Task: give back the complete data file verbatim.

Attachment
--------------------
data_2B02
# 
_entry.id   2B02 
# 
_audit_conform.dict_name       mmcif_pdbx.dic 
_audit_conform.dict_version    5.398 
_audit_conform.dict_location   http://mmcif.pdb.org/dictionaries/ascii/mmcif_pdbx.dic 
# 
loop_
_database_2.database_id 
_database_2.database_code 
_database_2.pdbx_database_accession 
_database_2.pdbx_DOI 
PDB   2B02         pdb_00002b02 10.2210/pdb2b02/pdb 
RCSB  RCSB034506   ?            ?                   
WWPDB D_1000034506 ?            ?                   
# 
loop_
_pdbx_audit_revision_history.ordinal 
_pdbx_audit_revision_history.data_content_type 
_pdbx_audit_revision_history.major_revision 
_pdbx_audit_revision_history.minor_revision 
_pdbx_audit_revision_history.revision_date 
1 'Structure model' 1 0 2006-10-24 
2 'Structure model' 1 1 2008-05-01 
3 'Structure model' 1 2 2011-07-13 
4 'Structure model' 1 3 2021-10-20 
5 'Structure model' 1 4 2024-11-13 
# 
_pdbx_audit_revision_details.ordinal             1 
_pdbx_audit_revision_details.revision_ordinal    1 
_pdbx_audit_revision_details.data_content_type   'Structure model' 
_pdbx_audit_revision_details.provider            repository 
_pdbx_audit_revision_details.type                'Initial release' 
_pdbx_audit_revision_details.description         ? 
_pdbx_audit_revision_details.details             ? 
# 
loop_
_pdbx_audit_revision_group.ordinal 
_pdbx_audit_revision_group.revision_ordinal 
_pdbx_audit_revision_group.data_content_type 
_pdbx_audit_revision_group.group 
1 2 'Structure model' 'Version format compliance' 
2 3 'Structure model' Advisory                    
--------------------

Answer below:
data_2B02
# 
_entry.id   2B02 
# 
_audit_conform.dict_name       mmcif_pdbx.dic 
_audit_conform.dict_version    5.398 
_audit_conform.dict_location   http://mmcif.pdb.org/dictionaries/ascii/mmcif_pdbx.dic 
# 
loop_
_database_2.database_id 
_database_2.database_code 
_database_2.pdbx_database_accession 
_database_2.pdbx_DOI 
PDB   2B02         pdb_00002b02 10.2210/pdb2b02/pdb 
RCSB  RCSB034506   ?            ?                   
WWPDB D_1000034506 ?            ?                   
# 
loop_
_pdbx_audit_revision_history.ordinal 
_pdbx_audit_revision_history.data_content_type 
_pdbx_audit_revision_history.major_revision 
_pdbx_audit_revision_history.minor_revision 
_pdbx_audit_revision_history.revision_date 
1 'Structure model' 1 0 2006-10-24 
2 'Structure model' 1 1 2008-05-01 
3 'Structure model' 1 2 2011-07-13 
4 'Structure model' 1 3 2021-10-20 
5 'Structure model' 1 4 2024-11-13 
# 
_pdbx_audit_revision_details.ordinal             1 
_pdbx_audit_revision_details.revision_ordinal    1 
_pdbx_audit_revision_details.data_content_type   'Structure model' 
_pdbx_audit_revision_details.provider            repository 
_pdbx_audit_revision_details.type                'Initial release' 
_pdbx_audit_revision_details.description         ? 
_pdbx_audit_revision_details.details             ? 
# 
loop_
_pdbx_audit_revision_group.ordinal 
_pdbx_audit_revision_group.revision_ordinal 
_pdbx_audit_revision_group.data_content_type 
_pdbx_audit_revision_group.group 
1 2 'Structure model' 'Version format compliance' 
2 3 'Structure model' Advisory                    